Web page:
Fischer, Nils: “Therapeutic cloning according to Islamic Law.” Newsletter of the Stem Cell Network North Rhine Westphalia (30th September 2009). HTML

  • Health protection

    Health protection in Islam and in Islamic states

    Tobacco control

    Tobacco control is one of the major health issues in the states of North Africa and the Middle East over the past years. The majority of the states in the region have joined the World Health Organization’s (WHO) initiative to reduce the harmful effects of smoking and they have signed and ratified the WHO Framework Convention on Tobacco Control (FCTC). They have issued smoking bans, advertising, sales and marketing restrictions already in the 1990s. But also Muslim religious scholars argue in their fatwas against smoking since the 1980s. Even when they don’t prohibit smoking according to Islamic law, they condemn the unrestrained consumption of tobacco. Despite of the governmental and religious initiatives tobacco consumption is widely spread and high, especially amongst the male population. Furthermore water pipe smoking came into fashion amongst young people and women in the last years. Therefore Turkey issued a strikt smoking ban which came into force in July 2009.


    Fischer, Nils: “Islamisierung hinter der Rauchwand.” Zenithonline (Culture and society, published on 8 October 2009). HTML


    Cleanliness is emphasised in Islam and already the Koran provides fundamental guidelines on ritual purification, which are expressed, for example, in sura 5, verse 6 and sura 4, verse 43. But especially in compendiums of the Prophet’s words there are countless writings handed down on ritual purification and on the question of when a Muslim is ritually impure and how the respective state of impurity can be suspended. The statement “Wash yourself, for Islam is cleanliness!” was traditionally uttered by the Prophet Mohammed.


    Fischer, Nils: “‘Wash yourself, for Islam is cleanliness!’ Hygiene, grooming and ritual purification in Islam.” In: Leismann, Burkhard; Padberg, Martina (ed.): Intimacy! Bathing in art. Köln: Wienand, 2010: 288–293.

  • Female circumcision

    Female circumcision in Islam and in the states of the Middle East

    Although the majority of Islamic religious scholars does neither consider female circumcision as a religious duty nor as Islamic custom, it is nevertheless prevalent in many Islamic states in Africa and the Middle East. Amongst these states is also Egypt, where female circumcision is widely practiced, although the Azhar University, the Egyptian government and national and international NGOs struggle against it since decades.


    Fischer, Nils: “Das zähe Ringen um ein Verbot der Frauenbeschneidung.” INAMO 14 (2008) 55: 37–43. PDF

  • Muslims in outer space

    Some Islamic States have space programmes and some of them also sent spacemen to outer space. This shows first of all that theses states are highly interested in scientific progress and space research. But when Muslim spacemen travel to outer space the question arises how they should adhere to the Islamic religious rites in outer space. Since Prince Sultan bin Salman bin Abdulaziz Al Saud’s space flight in 1985 Islamic religious scholars deal with this question and have issued fatwas. However most of the Muslim spacemen have solved this problem intuitively. Therefore the Malaysian Space Organisation (ANGKASA) provided Sheikh Muszaphar Shukor with the “Guideline for performing Islamic rites at the International Space Station (ISS)” in 2006.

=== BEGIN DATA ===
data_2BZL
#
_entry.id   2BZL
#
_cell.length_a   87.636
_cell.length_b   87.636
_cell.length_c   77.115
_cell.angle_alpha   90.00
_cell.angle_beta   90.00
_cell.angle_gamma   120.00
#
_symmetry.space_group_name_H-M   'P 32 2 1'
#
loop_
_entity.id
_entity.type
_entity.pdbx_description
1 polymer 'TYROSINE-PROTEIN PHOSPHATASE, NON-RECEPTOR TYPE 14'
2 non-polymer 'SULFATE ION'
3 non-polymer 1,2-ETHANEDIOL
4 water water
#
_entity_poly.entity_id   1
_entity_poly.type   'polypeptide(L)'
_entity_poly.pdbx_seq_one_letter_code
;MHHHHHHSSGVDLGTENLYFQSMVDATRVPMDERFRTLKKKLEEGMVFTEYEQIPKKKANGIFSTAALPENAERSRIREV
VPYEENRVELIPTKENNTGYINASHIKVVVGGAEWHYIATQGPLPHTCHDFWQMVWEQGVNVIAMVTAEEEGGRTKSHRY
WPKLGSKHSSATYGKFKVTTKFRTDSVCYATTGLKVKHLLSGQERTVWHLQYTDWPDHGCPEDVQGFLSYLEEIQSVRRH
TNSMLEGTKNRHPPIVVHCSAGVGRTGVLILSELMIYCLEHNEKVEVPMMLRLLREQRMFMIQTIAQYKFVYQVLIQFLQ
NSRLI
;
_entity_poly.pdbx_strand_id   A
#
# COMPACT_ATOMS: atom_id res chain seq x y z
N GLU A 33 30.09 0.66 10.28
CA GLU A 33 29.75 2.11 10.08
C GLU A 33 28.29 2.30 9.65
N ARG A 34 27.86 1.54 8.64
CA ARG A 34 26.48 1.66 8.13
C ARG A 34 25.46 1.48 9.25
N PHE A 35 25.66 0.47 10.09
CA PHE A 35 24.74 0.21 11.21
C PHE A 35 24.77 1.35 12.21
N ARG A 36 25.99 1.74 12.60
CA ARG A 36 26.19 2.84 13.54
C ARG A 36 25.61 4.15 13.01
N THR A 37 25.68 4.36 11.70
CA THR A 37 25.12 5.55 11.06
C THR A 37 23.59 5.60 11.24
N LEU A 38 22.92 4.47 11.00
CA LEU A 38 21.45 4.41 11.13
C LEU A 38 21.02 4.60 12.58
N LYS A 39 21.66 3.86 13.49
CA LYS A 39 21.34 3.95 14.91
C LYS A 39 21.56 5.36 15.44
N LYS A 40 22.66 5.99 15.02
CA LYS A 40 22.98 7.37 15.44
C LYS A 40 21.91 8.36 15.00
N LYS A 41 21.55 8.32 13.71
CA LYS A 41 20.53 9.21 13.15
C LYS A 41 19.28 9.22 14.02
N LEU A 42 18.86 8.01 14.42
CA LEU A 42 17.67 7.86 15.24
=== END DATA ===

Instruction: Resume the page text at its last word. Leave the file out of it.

Fischer, Nils: “Die afghanische Weltraummission. Islam in outer space, Teil II.” INAMO 16 (2010) 61: 68–69. PDF-

    Fischer, Nils: “Mit dem Koran in den Himmel.” Frankfurter Allgemeine Zeitung 60 (3. November 2008) 257: 40 (Feuilleton). HTML

    Fischer, Nils: “Islamic religious practice in outer space.” ISIM review (2008) 22: 39. PDF

    Fischer, Nils: “Richtlinie für die Ausübung islamischer Kulthandlungen im Weltall.” INAMO 14 (2008) 54: 64–66. PDF

Nils Fischer

Main fields of research

Themes: Communication and ethics of migration

Themes: Moral and legal status of the embryo, pregnancy and termination of pregnancy, human embryonic stemcell research, therapeutic and reproductive cloning, in-vitro-fertilisation and female circumcision

Themes: Institutionalised ethics (national bioethics committees, research ethics committees and hospital ethics commitees), termination of pregnancy, health protection, organ donation and transplantation

Themes: Ethics, mysticism and metaphysics
Authors: Ibn Sina, Averroes, al-Ghazali und Ibn Tufail


Studies in philosophy, Islamic sciences, Arabic and Persian in Bonn , Tehran and Damascus . Employments at Humboldt-Universität zu Berlin (Otto Warburg Senior Research Professur , 2011), at the Institut für Wissenschaft und Ethik e. V. (IWE, Universität Bonn, 2003–2010) and at Universität Bonn (Lehr- und Forschungsbereich II , Philosophisches Seminar, 1998–2003). Since 2012 at Lehrstuhl Ethik, Theorie und Geschichte der Medizin at Philosophisch-Theologischen Hochschule Vallendar (PTHV).


Philosophisch-Theologische Hochschule Vallendar
Postfach 1406
56174 Vallendar
email: post (at)